The body is generally light grey, although breeding males may be greenish-blue. Several rows of spots occur along the sides, back, and dorsal fin. Often, these spots blend together, forming stripes. Aquarists have developed many color variations in this species (variation occurs naturally in the wild), with melanistic, leucistic, albino, and speckled forms known.
Sailfin and black mollies
An entirely melanistic form exists called the midnight molly, or nondescriptly, "black molly". The latter originally refers to melanistic breeds of Poecilia sphenops. Midnight mollies actually originated from hybrids between that and the present species.
As hybridization, like in most Poecilia, is easy between these two species and due to the more spectacular appearance of P. latipinna, such sailfin-black molly hybrids, with males' conspicuous, large, yellow-rimmed dorsal fins, are often seen. Due to genomic recombination, F1 hybrids often display novel and bizarre fin shapes. Otherwise, hybrids can be bred among themselves, or with a higher rate of success with their parent species. They often have a somewhat decreased lifespan, but not as much (in healthy fish) as the deformed "balloon" molly breeds of P. sphenops.
Size, age, and growth
The natural lifespan of sailfin mollies is short, particularly in the case of the males, which may live less than a year after achieving sexual maturity. Depending upon environmental conditions, sailfin mollies may become reproductive in less than a year. Sailfin mollies are small fish. At one year of age, males typically range in size from 0.5 to 3 in (13 to 76 mm) SL, while mature females are likely to be 0.5 to 2.5 in (13 to 64 mm) inch SL. The size of adult males is directly correlated with population density. The greater the population, the smaller the average size of males. The maximum recorded size for this species is 150 mm (5.9 in) TL.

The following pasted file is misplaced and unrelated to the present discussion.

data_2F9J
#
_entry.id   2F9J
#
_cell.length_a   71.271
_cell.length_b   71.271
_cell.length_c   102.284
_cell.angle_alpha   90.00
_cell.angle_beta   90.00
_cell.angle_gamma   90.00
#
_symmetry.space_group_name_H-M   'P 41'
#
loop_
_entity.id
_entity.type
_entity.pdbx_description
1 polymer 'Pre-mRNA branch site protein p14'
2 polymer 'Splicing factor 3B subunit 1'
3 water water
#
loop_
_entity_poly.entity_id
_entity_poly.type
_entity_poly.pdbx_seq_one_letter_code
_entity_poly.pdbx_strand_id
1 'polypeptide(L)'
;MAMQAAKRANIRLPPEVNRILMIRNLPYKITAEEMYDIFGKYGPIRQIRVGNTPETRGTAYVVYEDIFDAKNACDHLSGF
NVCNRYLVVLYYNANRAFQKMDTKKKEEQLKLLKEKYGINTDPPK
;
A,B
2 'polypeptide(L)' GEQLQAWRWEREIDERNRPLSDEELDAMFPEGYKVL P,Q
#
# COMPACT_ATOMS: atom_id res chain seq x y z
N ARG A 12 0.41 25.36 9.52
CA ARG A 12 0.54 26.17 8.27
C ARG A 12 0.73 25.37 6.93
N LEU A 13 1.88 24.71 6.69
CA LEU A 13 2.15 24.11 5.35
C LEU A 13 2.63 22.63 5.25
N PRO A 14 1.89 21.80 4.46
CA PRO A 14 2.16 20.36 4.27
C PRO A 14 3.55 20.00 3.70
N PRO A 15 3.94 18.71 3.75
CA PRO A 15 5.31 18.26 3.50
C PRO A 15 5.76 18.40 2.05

Fertilization is internal, and is accomplished by means of highly modified fin elements within the anal fin of males that form a structure known as the gonopodium. Sailfin mollies produce broods of 10-140 live young, depending on maturity and size, and females may store sperm long after the demise of their relatively short-lived mates. The gestation period for this species is about three to four weeks, depending upon temperature, and a single female may give birth on multiple occasions throughout the year. Although sex ratios of the broods are balanced, adult populations tend to be largely female, as males appear to suffer higher rates of mortality due to a greater susceptibility to predators and disease as a consequence of their brighter colours and a life devoted to frenzied breeding. No parental care is exhibited by this species.
Sailfin mollies are members of the lower end of the food chain. As such, they are prey for various animals, including aquatic insects, other fishes, reptiles, amphibians, birds and mammals. Specific examples include: giant water bugs (Belostomatidae), largemouth bass (Micropterus salmoides), American alligator (Alligator mississippiensis), bullfrog (Rana catesbeiana), snowy egret (Egretta thula), and raccoon (Procyon lotor).
The trematode Saccocoelioides sogandaresi is a known parasite of the sailfin molly, as is the ciliated protozoan Ichthyophthirius multifiliis, which causes the disease commonly known as freshwater white spot, freshwater ich, or freshwater ick.
Importance to humans
The sailfin molly, in its many color varieties, is of considerable interest and value to aquarists, and many artificially selected varieties are produced and sold in pet shops. Wild sailfin mollies are also bred as feeder fish for larger carnivorous fish, though usually guppies are used for that. Naturally occurring populations control mosquito populations by feeding on the larvae and pupae of these pests.
This species is listed as "Least Concern" by the International Union for Conservation of Nature (IUCN).